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About our Primulas...

"Thanks to the breeding efforts of Clifford Parks... there are new primula crosses that remain evergreen through summertime heat and humidity and also display a glorious parade of color in the heart of wintertime." 
-From 'Persistent Primulas' by Pam Beck in the January/February 2008 Carolina Gardener Magazine. 

These are hybrids developed by my dad, Dr. Clifford Parks of Primula vulgaris ssp. sibthorpii and the showy cultivated strains. These are exceptionally heat tolerant and grow clumps of impressive plants in moist shady garden areas. The color range is being developed from white, yellow, red, lavender to purple shades and different color patterns are being bred such as white picotee borders and bicolors with yellow shading into the other colors. Please inquire about larger quantities for resale.

Herbaceous Perennials
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Caryopteris divaricata 'Snow Fairy', Variegated Bluebeard Epimedium pinnatum ssp. colchicum, Fairy Wings Rohdea japonica, Japanese Sacred Lily
(zone 5-9)-  A Japanese selection of the Himalayan native "perennial Bluebeard".  The variegated foliage has a pungent smell, which repels all pests away, including deer.  In late summer small clusters of blue flowers appear, creating a blue haze above the bright foliage.  Post frost you can cut it to the ground, as it will return in spring, creating a rounded bush of 2-3' tall and wide.  Plant in part to full sun, with moist well drained soil. [4'T X 3'W] This is a good choice as a slow growing spreading evergreen ground cover.   In early spring, bright yellow flowers are held above the glossy foliage.   This comes from Turkey and the Republic of Georgia.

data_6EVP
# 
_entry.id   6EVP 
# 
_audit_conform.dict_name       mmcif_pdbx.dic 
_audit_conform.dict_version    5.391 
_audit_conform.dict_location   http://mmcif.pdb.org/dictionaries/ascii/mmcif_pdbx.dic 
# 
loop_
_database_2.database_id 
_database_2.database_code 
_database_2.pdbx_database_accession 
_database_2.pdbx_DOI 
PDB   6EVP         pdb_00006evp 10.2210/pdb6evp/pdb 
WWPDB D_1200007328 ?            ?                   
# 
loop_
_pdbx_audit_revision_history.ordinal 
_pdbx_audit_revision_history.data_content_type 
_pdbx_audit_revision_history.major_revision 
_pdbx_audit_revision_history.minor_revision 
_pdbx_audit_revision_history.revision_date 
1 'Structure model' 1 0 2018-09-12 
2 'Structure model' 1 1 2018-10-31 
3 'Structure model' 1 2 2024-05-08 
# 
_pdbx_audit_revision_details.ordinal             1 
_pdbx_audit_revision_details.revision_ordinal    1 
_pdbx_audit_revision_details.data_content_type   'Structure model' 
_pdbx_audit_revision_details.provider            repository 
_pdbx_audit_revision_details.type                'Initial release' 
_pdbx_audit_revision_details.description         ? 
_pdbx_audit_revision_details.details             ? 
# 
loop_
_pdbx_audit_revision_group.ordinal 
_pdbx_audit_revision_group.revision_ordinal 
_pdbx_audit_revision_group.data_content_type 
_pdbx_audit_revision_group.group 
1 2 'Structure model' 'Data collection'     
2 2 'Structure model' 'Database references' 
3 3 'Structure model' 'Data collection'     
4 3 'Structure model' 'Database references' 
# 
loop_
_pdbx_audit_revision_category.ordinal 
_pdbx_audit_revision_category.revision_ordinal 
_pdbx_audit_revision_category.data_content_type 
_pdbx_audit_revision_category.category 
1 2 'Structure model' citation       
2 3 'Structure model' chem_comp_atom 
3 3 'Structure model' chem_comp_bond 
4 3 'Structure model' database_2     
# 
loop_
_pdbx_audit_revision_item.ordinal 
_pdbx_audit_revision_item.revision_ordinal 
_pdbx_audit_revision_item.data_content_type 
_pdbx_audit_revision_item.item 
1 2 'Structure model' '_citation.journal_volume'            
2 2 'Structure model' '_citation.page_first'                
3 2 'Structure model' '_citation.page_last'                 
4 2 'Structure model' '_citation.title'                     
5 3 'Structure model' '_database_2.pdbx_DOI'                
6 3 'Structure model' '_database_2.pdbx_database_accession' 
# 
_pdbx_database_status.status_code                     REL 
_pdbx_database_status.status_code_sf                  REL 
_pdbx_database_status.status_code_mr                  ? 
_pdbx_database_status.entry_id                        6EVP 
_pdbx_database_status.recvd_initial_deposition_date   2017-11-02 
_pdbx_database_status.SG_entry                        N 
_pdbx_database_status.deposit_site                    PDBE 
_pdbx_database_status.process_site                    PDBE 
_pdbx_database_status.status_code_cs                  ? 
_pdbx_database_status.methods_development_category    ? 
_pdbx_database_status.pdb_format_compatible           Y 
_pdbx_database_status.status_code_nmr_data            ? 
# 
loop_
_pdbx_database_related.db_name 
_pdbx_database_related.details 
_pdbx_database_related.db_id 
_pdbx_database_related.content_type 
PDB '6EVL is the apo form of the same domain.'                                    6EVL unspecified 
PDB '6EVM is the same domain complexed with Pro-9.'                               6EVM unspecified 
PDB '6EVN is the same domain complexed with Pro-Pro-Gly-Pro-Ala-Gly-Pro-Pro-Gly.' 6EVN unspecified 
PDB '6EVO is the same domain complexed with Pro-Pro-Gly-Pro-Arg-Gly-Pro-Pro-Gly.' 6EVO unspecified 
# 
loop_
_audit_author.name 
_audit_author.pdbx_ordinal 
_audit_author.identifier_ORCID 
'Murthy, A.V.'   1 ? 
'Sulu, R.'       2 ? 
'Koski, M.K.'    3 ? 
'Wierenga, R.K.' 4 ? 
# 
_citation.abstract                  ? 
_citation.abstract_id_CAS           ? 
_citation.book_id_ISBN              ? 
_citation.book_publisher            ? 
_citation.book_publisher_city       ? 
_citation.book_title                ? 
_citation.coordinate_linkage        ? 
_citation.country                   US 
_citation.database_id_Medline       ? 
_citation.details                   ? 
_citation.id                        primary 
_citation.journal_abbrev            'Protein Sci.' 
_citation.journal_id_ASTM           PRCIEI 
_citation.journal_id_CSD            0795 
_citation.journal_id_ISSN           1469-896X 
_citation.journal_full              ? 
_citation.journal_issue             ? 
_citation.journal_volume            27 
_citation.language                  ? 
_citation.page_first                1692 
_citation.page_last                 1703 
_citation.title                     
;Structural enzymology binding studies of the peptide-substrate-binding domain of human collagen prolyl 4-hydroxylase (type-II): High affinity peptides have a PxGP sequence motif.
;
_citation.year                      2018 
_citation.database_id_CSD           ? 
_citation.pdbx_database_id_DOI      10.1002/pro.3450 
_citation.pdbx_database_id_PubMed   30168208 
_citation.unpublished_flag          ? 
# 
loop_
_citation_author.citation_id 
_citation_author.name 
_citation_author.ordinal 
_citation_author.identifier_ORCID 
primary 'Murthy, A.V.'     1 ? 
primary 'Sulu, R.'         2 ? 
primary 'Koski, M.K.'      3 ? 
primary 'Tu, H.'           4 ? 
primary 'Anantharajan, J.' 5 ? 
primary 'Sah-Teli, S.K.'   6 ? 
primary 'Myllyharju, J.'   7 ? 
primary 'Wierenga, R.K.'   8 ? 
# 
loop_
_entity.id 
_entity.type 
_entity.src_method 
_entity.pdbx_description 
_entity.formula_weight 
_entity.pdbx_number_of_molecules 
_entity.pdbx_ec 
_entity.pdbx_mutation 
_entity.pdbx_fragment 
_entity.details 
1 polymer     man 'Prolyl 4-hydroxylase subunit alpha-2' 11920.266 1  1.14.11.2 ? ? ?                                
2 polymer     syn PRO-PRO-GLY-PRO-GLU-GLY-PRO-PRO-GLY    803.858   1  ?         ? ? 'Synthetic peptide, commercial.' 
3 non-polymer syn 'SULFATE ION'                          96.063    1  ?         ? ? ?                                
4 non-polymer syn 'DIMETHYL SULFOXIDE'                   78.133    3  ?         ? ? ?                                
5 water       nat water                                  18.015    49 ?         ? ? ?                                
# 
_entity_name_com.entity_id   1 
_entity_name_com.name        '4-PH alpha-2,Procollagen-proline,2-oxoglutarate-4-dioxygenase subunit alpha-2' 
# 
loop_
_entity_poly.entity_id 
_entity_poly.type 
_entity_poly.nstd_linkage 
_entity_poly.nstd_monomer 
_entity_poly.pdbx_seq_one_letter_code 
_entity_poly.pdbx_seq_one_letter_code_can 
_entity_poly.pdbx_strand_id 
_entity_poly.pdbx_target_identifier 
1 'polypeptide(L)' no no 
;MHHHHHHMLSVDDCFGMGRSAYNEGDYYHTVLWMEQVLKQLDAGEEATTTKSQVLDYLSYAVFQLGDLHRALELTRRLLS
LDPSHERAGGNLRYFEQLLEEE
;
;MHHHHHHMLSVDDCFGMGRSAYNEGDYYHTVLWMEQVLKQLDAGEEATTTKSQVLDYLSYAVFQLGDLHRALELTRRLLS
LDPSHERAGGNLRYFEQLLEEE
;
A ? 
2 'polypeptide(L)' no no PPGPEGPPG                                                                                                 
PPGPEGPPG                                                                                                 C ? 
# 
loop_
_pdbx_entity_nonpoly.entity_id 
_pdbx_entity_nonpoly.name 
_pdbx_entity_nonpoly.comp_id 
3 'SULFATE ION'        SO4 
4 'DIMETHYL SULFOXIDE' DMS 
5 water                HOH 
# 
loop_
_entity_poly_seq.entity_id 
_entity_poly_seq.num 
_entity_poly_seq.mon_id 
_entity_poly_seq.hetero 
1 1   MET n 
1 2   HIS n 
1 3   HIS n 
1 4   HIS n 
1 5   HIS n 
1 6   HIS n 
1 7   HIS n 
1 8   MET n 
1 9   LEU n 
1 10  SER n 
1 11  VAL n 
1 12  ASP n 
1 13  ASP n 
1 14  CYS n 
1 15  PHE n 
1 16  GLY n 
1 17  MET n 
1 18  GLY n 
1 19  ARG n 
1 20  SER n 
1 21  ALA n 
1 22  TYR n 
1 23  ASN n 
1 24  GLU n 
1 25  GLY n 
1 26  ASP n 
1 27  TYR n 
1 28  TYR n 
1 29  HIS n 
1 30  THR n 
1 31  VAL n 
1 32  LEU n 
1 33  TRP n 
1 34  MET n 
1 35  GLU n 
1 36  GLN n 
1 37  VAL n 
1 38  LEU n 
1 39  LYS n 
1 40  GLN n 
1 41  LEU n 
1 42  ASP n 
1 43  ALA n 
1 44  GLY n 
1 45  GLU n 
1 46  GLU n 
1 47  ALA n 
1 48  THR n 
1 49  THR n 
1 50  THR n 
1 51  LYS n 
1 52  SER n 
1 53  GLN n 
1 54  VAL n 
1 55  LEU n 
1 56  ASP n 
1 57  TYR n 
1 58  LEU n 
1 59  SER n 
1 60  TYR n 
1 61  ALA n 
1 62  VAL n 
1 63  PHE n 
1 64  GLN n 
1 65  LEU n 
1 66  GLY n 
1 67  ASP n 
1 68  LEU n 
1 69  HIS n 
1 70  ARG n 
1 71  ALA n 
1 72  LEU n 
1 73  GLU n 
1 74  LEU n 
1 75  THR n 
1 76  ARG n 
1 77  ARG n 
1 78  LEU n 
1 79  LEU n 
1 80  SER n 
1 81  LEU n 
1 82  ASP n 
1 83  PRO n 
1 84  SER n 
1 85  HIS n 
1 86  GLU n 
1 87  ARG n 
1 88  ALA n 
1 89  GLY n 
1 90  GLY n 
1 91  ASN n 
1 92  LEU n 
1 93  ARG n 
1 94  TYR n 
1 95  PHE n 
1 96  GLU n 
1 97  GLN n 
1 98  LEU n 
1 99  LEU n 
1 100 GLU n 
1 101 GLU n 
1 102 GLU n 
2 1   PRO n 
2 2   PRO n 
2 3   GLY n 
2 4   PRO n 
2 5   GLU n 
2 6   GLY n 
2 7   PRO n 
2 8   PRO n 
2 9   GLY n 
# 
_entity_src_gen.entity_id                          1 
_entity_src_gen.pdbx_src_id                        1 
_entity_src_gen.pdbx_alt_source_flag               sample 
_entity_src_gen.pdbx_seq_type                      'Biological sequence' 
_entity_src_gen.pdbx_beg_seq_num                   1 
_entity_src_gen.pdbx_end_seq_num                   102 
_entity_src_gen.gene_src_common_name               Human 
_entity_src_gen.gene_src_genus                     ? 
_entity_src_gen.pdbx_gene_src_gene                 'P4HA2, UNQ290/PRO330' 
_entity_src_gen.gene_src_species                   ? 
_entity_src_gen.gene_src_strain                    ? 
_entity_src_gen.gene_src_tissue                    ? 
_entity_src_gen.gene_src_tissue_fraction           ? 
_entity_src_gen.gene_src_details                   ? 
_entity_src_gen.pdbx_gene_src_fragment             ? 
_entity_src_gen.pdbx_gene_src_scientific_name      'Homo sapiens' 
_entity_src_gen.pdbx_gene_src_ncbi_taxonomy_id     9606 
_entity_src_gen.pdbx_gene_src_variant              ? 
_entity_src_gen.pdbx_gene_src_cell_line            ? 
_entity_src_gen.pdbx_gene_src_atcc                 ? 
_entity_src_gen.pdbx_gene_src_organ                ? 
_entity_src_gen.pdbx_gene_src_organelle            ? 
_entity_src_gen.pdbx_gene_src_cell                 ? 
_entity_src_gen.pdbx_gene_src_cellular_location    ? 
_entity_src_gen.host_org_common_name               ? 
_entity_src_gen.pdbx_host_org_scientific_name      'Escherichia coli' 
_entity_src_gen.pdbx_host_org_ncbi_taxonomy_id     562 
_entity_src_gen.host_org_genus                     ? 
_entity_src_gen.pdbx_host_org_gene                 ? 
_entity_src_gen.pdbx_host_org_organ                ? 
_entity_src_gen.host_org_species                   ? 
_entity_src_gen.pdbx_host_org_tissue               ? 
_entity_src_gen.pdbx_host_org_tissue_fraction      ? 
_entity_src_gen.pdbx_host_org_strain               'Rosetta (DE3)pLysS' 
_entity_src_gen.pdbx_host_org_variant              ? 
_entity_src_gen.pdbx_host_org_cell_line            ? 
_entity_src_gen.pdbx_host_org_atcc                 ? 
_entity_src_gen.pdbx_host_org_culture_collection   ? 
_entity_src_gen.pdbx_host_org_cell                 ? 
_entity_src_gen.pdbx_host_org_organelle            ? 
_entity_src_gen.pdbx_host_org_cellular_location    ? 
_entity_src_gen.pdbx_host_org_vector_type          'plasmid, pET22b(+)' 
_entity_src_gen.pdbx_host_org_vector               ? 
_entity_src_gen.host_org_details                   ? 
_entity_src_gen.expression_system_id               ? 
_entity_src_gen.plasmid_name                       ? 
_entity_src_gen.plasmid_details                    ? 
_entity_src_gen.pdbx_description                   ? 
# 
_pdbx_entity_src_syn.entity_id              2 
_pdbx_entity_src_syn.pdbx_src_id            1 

Zone 5
1 gallon pot.
The "Japanese Sacred Lily" is a wonderful evergreen perennial well suited for the dry woodland.  It was highly prized in Japan during the Edo Period (1600's-1840) where many interesting varieties were selected.  This species form has broad, leathery, strap-like evergreen leaves which grow out from a wide base.  The flowers, which emerge in mid spring, are interesting, but not terribly show.  However, the orange red berries which appear in fall and persist through winter create great winter interest.  Better yet, the deer do not bother this plant, which can be grown as a container specimen, or in mass throughout the shady landscape.  

Hardy in USDA Zones 6-10